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  • Writer's pictureESSEX FREE PRESS

Former TSN host Michael Landsberg to talk mental health at Essex District High School

Updated: Oct 16, 2023

Due to unforeseen circumstances, this event has been postponed. Date to be determined. We will post the new date, when it is supplied.

by Greg Layson

Photo submitted by Michael Landsberg

When legendary Canadian sports broadcaster Michael Landsberg was a child, growing up in an “amazing house with the most loving parents in the world,” he knew he was different.

“The problem was that I had this thing going on in my head, but I had no idea how to express it,” he said.

“I had these fears. It shaped the decisions I made, the things that I would do. And I just I didn't know how to come out and say, ‘I just worry all the time.’”

Landsberg has anxiety. His battle with depression is constant. As a child, he suffered from emetophobia, the fear of throwing up. It was crippling at times.

“If I would have said that to my parents, they would have been fully supportive, even though, in those times, people didn't talk about this,” the 66-year-old said.

He’s now on a mission to change that.

After hosting TSN’s Off the Record, one of the most iconic sports talk television shows in Canada, he’s become a mental health advocate, letting people of all ages know they aren’t alone.

He’ll be at Essex District High School on October 17 to speak with students at 1pm and then to the general public runs from 6:00 - 7:30 . Admission is free.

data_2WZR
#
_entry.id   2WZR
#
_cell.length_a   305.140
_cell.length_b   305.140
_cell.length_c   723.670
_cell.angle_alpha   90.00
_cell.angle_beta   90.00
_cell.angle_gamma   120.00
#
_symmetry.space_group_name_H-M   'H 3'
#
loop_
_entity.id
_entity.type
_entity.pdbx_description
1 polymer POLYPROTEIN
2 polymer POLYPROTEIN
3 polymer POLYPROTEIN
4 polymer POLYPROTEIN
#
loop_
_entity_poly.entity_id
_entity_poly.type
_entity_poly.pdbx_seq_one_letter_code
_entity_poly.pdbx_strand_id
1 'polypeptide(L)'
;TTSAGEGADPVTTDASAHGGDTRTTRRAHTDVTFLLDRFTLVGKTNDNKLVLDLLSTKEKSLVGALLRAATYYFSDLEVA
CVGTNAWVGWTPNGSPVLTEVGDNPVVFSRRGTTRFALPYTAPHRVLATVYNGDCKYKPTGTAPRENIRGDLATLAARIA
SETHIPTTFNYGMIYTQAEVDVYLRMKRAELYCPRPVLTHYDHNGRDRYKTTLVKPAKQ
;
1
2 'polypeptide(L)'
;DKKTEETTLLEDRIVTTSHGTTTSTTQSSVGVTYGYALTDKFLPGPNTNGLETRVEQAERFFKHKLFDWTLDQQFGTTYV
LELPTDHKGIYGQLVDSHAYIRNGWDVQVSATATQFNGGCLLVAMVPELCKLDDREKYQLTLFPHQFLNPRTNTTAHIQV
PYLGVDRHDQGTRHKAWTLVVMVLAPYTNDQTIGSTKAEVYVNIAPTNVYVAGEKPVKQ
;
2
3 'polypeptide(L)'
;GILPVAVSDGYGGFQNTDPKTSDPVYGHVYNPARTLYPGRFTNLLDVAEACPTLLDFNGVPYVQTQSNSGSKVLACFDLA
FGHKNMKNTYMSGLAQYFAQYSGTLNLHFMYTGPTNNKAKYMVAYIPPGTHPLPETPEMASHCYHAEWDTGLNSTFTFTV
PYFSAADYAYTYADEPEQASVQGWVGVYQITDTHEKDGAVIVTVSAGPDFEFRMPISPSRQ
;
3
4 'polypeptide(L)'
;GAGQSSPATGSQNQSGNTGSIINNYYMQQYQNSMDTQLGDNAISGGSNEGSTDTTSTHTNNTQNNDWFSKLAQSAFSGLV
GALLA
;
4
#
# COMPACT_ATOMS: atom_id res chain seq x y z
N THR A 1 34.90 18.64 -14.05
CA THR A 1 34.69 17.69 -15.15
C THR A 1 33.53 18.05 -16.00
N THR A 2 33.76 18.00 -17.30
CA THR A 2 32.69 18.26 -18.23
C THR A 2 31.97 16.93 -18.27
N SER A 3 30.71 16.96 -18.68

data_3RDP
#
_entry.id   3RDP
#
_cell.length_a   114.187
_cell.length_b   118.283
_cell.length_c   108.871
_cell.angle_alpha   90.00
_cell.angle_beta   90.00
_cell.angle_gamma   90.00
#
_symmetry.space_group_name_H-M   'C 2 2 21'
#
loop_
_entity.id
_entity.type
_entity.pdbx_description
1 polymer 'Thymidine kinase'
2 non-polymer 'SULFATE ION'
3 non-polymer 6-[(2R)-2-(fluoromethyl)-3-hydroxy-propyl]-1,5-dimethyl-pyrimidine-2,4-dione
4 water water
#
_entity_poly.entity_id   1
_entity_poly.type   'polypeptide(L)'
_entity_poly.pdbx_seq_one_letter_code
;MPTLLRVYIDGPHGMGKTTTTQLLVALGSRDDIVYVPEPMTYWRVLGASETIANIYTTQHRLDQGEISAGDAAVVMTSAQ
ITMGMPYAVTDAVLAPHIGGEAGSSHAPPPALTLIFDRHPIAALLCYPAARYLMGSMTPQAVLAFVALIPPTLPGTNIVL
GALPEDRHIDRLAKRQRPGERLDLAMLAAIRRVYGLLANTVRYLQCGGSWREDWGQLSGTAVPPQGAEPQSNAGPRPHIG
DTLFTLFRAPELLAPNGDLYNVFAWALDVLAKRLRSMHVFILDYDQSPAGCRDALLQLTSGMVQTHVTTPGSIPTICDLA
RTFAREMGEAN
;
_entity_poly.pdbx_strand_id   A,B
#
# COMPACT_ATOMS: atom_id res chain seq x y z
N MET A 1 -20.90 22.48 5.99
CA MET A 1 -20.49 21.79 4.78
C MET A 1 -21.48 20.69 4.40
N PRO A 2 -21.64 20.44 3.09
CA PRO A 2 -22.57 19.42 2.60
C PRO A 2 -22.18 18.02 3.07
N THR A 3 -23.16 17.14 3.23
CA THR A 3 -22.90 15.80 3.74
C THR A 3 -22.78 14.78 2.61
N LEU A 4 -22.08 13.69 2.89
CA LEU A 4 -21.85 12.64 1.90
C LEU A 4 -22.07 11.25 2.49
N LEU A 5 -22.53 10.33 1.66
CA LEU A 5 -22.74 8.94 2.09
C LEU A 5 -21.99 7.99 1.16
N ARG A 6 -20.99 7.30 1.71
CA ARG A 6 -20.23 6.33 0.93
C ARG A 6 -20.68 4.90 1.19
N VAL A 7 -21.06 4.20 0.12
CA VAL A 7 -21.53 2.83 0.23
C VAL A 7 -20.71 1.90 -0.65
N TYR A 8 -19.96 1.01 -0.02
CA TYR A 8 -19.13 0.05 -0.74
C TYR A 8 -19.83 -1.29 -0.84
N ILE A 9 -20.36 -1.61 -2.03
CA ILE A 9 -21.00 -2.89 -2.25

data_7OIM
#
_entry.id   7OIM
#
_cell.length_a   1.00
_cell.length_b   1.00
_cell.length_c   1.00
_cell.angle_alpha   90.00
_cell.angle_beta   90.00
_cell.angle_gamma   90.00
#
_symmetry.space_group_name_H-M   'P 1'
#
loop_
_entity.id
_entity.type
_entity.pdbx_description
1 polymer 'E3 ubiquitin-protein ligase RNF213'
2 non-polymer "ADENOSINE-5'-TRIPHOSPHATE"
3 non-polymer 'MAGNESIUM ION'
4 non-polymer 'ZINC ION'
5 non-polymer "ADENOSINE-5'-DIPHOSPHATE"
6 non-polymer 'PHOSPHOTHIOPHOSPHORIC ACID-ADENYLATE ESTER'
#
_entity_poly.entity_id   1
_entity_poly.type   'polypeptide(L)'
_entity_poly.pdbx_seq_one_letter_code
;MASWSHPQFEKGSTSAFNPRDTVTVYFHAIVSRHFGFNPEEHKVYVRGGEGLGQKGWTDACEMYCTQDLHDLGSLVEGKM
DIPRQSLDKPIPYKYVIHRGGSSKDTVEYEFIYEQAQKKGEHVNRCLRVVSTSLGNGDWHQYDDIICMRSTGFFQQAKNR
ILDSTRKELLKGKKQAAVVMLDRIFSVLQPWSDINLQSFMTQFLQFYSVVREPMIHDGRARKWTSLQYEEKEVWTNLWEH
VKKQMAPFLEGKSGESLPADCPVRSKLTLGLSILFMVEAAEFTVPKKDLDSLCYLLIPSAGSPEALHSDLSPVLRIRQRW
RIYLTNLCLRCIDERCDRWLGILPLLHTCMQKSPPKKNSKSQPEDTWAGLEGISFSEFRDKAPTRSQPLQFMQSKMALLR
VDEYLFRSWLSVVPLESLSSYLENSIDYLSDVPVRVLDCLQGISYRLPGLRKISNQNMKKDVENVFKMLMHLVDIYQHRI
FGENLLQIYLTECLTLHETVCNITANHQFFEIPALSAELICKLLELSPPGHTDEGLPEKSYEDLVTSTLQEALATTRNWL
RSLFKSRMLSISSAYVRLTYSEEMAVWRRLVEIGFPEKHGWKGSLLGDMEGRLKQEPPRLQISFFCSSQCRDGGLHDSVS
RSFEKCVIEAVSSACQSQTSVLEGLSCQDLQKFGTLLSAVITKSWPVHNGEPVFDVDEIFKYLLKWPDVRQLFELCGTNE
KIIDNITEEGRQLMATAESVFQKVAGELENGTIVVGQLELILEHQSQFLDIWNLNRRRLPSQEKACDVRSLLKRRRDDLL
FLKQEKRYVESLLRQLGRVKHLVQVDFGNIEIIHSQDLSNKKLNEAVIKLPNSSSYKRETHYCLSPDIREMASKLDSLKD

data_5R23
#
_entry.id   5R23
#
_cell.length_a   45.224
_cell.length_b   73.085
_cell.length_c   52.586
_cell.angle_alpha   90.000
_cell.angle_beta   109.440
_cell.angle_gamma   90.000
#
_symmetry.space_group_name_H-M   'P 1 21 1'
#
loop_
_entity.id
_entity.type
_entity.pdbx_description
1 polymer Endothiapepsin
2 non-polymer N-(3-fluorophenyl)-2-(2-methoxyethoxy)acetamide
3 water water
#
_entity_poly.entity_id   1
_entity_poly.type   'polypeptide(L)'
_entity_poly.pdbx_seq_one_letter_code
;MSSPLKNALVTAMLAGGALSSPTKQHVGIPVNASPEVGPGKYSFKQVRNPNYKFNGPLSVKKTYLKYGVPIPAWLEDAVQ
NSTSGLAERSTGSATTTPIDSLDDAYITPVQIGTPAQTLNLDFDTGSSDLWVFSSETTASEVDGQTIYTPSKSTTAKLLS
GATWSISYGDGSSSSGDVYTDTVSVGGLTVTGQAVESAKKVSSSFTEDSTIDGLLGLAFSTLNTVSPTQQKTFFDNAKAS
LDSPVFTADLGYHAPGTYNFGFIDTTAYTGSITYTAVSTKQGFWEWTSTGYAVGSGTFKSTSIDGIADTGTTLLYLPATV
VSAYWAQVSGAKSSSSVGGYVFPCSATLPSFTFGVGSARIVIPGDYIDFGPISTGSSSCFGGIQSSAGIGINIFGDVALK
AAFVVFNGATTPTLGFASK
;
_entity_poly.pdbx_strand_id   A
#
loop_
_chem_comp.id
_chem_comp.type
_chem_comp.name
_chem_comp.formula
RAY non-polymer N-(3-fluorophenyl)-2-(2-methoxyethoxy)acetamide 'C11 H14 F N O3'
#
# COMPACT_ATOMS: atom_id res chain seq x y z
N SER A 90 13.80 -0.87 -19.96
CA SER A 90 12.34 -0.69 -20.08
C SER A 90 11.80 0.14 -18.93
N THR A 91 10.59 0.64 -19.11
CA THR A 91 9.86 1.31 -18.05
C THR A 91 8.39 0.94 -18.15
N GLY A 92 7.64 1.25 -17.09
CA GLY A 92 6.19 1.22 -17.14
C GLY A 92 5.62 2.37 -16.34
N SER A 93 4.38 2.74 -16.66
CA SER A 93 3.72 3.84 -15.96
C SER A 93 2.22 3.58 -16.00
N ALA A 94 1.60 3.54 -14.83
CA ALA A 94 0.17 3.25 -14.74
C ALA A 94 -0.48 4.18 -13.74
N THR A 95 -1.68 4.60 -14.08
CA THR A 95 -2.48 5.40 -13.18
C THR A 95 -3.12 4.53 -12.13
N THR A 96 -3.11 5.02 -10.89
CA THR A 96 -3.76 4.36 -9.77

“My goal is to talk about it as much as possible, from the deepest part of me, to go as far and to be as revealing as I can, and to show people that I'm not embarrassed to say that my self-esteem gets destroyed by depression,” Landsberg said.

He long felt alone, as if he was the only one on the planet suffering from his symptoms, and that no one else could relate.

He was wrong. And he wants others to know they aren’t alone.

Landsberg admits he never spoke about his illness on TV until October 2009, by chance, he asked a guest about his battles with depression.

“That changed my life,” Landsberg said.

In 2016, he and his daughter launched the Sick Not Weak charity, to reduce the stigma surrounding mental health issues and to tell others “We feel what you feel, and we hurt like you hurt. You are understood.”

Landsberg said had he known as a child that others suffered from the same thoughts and feelings, “that would have changed my life.”

So, he’s now dedicated to changing the lives of others, early.

“One of the reactions that I will get … when I get my speech is: ‘Oh my God, I think you're talking about me,’” Landsberg said. “And Number two is: ‘Wow. I didn't realize that I could actually talk about this without shame and embarrassment.’”

“To get someone to say ‘I feel like I've understood,’ that opens up all kinds of doors.”

He said opening up on television and then on social media – and eventually through his talks – made him realize he “could change people’s lives, perhaps even save them.”

Landsberg said “there's no visible sign” of depression or anxiety.

“You can't do a blood test. You can't do a biopsy. You can't do an X-ray or an MRI. You can't prove that you have the illness,” Landsberg said.

But that doesn’t mean people aren’t suffering.

“It's not like other illnesses. People don't show the outward sign of dying,” Landsberg said. “But this is an urgent matter that has to be dealt with the way we have other illnesses.”


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